Earlier, whatever interest that a borrower paid against a housing loan, was allowed to be completely adjusted from the income, as a deduction. Now, this deduction has been capped to Rs 2 lakhs and any surplus loss can be carried forward for the subsequent 8 years.
Here, it is important to point out that if a person has more than one property, then, the Income Tax (I-T) department considers one property as self-occupied and the rest as let-out.
Impact of the cap on interest deduction
“For example, if the interest paid on a let-out property was Rs 6 lakhs per annum and the rental income was Rs 2 lakhs, then, the entire loss of Rs 4 lakhs was previously allowed to be set off against other heads of income, in the same assessment year. Now, the same has been capped at Rs 2 lakhs in a year and the balance loss of Rs 2 lakhs can be carried forward in the subsequent 8 assessment years. This will mean higher tax outgo in the current financial year,” explains Ajay Jain, executive director – investment banking and head real estate group, Centrum Capital Limited. This cap will significantly affect the income tax outflow of people, who have a huge interest component in their home loan EMIs.
Nevertheless, experts maintain that real estate continues to be one of the sectors that provides investors with good returns. Hence, this revision will not wipe out investments in this sector. Moreover, the emphasis on affordable homes in the form of interest rebates and subsidies, would make it easier for end-users to invest in real estate.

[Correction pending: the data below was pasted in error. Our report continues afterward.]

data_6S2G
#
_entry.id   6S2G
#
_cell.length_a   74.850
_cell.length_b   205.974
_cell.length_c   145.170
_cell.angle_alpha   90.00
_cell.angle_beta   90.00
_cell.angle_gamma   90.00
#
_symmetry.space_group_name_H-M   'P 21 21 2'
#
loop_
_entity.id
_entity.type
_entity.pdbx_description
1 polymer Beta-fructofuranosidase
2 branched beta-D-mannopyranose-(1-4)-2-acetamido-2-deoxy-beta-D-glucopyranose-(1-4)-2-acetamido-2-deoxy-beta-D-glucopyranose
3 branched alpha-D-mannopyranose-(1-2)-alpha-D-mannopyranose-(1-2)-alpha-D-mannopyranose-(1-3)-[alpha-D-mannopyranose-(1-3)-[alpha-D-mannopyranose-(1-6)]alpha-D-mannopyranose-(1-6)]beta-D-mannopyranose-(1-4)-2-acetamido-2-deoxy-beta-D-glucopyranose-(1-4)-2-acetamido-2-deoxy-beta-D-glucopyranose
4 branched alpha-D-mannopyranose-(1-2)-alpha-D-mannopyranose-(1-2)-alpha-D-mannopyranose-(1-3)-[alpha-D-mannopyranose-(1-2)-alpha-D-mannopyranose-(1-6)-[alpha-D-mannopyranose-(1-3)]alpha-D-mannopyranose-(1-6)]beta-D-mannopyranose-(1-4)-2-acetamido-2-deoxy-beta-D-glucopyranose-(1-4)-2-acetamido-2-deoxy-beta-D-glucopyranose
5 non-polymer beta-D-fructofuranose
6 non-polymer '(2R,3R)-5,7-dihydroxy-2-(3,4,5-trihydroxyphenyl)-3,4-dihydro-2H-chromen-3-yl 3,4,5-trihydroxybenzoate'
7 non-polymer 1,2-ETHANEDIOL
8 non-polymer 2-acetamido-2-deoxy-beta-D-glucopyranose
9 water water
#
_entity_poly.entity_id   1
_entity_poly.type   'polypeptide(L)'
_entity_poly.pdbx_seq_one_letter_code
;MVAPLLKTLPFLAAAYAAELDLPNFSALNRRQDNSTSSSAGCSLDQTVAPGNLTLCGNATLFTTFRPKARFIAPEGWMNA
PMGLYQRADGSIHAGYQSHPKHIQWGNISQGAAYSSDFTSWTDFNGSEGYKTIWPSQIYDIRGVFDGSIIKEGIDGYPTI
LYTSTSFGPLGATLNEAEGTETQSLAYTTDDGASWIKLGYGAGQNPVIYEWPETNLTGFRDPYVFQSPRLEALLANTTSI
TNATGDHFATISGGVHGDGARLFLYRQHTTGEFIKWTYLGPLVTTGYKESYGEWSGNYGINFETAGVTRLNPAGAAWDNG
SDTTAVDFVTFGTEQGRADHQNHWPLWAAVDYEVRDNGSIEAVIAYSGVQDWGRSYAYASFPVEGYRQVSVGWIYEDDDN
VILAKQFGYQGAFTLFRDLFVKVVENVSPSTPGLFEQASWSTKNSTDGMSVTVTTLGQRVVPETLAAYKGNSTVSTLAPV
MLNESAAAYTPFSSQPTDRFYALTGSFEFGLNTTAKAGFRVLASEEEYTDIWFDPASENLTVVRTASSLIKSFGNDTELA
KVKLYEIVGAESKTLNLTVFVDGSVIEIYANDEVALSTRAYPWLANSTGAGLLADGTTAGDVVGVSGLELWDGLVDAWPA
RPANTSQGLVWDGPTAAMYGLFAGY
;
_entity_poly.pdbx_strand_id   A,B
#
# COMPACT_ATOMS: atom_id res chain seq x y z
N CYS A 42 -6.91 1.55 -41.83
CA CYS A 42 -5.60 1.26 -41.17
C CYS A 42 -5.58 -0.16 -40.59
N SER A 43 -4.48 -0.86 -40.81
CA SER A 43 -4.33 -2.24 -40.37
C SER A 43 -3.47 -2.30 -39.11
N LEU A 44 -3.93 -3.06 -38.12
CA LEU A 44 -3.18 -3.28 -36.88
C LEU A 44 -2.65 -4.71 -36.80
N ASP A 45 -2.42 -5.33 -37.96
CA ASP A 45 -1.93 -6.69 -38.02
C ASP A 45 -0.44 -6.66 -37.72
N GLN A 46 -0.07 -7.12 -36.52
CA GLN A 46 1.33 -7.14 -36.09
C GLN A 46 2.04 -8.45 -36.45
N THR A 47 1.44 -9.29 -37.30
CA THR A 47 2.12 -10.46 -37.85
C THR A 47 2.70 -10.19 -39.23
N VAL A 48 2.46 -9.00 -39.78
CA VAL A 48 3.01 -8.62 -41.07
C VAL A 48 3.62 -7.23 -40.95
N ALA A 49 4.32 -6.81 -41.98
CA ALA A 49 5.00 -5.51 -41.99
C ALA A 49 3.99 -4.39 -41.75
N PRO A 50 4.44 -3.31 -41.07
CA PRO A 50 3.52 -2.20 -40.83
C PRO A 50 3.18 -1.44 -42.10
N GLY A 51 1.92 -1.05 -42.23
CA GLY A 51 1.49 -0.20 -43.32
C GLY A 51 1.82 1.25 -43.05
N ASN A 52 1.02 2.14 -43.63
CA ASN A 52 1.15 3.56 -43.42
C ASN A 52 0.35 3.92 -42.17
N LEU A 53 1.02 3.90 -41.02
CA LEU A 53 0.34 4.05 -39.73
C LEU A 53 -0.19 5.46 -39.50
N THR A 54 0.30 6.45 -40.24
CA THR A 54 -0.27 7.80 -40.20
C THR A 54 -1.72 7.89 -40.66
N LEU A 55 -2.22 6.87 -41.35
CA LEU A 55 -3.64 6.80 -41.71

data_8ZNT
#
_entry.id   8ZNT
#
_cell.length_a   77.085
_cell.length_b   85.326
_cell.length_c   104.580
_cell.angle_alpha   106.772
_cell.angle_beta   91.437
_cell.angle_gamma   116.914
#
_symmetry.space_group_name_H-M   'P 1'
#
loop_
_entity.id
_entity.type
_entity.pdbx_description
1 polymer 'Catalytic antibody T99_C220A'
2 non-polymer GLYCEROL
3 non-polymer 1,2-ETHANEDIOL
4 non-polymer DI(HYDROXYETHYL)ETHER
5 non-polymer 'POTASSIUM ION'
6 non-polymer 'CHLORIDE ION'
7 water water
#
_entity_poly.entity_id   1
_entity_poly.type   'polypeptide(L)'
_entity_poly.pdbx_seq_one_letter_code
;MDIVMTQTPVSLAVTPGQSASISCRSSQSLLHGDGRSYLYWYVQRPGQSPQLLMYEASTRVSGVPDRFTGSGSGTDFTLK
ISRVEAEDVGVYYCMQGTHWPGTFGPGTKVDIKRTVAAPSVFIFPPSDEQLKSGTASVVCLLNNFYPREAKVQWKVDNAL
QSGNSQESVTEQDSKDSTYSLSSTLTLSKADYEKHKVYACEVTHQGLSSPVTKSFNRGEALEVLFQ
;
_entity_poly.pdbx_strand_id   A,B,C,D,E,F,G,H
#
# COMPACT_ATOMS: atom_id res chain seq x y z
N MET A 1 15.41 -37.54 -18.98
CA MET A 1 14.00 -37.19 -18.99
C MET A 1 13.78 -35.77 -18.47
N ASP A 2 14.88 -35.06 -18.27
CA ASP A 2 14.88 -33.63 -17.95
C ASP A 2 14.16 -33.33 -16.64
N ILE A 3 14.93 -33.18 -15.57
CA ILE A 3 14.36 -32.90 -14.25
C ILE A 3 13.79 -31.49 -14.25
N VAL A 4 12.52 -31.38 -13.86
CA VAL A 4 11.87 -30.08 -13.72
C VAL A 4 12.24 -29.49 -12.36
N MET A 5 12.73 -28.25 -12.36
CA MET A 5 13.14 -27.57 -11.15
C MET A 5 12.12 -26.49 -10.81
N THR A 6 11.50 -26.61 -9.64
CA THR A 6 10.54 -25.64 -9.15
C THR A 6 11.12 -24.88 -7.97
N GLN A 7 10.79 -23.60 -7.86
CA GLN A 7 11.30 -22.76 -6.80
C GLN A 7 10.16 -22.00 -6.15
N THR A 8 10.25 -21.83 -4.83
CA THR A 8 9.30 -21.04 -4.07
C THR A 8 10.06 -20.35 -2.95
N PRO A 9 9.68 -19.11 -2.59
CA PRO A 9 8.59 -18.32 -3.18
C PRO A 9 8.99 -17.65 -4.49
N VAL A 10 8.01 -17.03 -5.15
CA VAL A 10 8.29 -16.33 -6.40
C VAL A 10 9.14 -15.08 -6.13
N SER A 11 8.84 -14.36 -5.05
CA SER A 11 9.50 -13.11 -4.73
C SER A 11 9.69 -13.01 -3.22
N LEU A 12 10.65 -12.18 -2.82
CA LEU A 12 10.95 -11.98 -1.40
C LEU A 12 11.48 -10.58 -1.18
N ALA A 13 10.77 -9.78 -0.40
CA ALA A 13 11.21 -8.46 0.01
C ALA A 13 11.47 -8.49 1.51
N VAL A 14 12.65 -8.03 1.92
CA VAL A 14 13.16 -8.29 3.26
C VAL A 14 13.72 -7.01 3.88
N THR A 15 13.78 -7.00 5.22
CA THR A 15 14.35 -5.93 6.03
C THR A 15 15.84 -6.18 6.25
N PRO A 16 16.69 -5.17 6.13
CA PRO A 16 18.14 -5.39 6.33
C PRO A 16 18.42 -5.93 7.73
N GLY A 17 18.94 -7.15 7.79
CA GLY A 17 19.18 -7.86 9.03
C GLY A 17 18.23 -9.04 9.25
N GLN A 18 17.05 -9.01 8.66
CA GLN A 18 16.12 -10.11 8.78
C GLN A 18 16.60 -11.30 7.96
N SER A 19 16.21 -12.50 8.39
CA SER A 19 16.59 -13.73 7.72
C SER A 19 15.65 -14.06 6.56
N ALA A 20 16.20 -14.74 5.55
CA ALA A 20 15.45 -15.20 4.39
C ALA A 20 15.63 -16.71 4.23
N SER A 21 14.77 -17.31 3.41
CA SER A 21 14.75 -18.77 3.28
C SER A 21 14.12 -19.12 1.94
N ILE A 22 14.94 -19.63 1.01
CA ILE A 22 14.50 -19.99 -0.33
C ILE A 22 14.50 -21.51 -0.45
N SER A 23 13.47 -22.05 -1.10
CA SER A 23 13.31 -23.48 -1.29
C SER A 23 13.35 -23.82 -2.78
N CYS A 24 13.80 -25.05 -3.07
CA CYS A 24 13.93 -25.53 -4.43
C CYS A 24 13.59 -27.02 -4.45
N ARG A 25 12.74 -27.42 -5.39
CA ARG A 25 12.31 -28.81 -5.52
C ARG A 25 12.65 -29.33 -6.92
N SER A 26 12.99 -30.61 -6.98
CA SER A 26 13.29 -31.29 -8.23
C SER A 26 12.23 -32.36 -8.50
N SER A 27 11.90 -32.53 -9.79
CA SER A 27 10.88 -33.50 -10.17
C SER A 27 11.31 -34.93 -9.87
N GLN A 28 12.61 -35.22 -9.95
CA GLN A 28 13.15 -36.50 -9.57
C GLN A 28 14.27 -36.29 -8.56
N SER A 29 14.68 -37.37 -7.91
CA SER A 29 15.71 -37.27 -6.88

Adhil Shetty, CEO, BankBazaar.com points out that the deductions under Section 24, are applicable to the interest payable on the home loan and not the entire EMI.
“Consider a loan of Rs 50 lakhs for a period of 20 years at 9% interest. Your EMI would be Rs 44,986. In the first 10 years, the bulk of your EMI would be the interest and in the next 10, the interest component would be lower than the principal repayments. In other words, initially, out of the Rs 5,39,834 that you pay in a year, approximately Rs 1 lakh would be towards principal repayment and Rs 4.4 lakhs towards the interest. However, by the 10th year, it would be Rs 2.5 lakhs towards principal repayment and Rs 2.9 lakhs towards interest. Assuming that the rent will increase over this period, the offset amount will reduce over time. So, the 8 years’ time to set off the loss against income from house property, will provide some relief to the customers,” he elaborates.
Impact on taxable amount
Let us assume that a property is let out for a monthly rental of Rs 20,000. Consider a loan of Rs 60 lakhs for a period of 20 years at 8.5% interest, on the property.
|Details||Amount||Deduction||Set off due to loss from property||Deduction||Set off due to loss from property|
|30% standard deduction on net annual value||69,000||69,000||69,000|
|Home loan interest paid||4,95,777||4,95,777||-3,34,777||4,95,777||-2,00,000|
|Your taxable amount goes up by Rs 1,34,777|
(Amounts mentioned are in rupees)
The main purpose of the move to cap the interest amount, seems to be to promote first-time home buyers and provide them with more space, in comparison to the investors. With lesser investors participating in home buying, property prices could fall. This will eventually be beneficial to the end-users.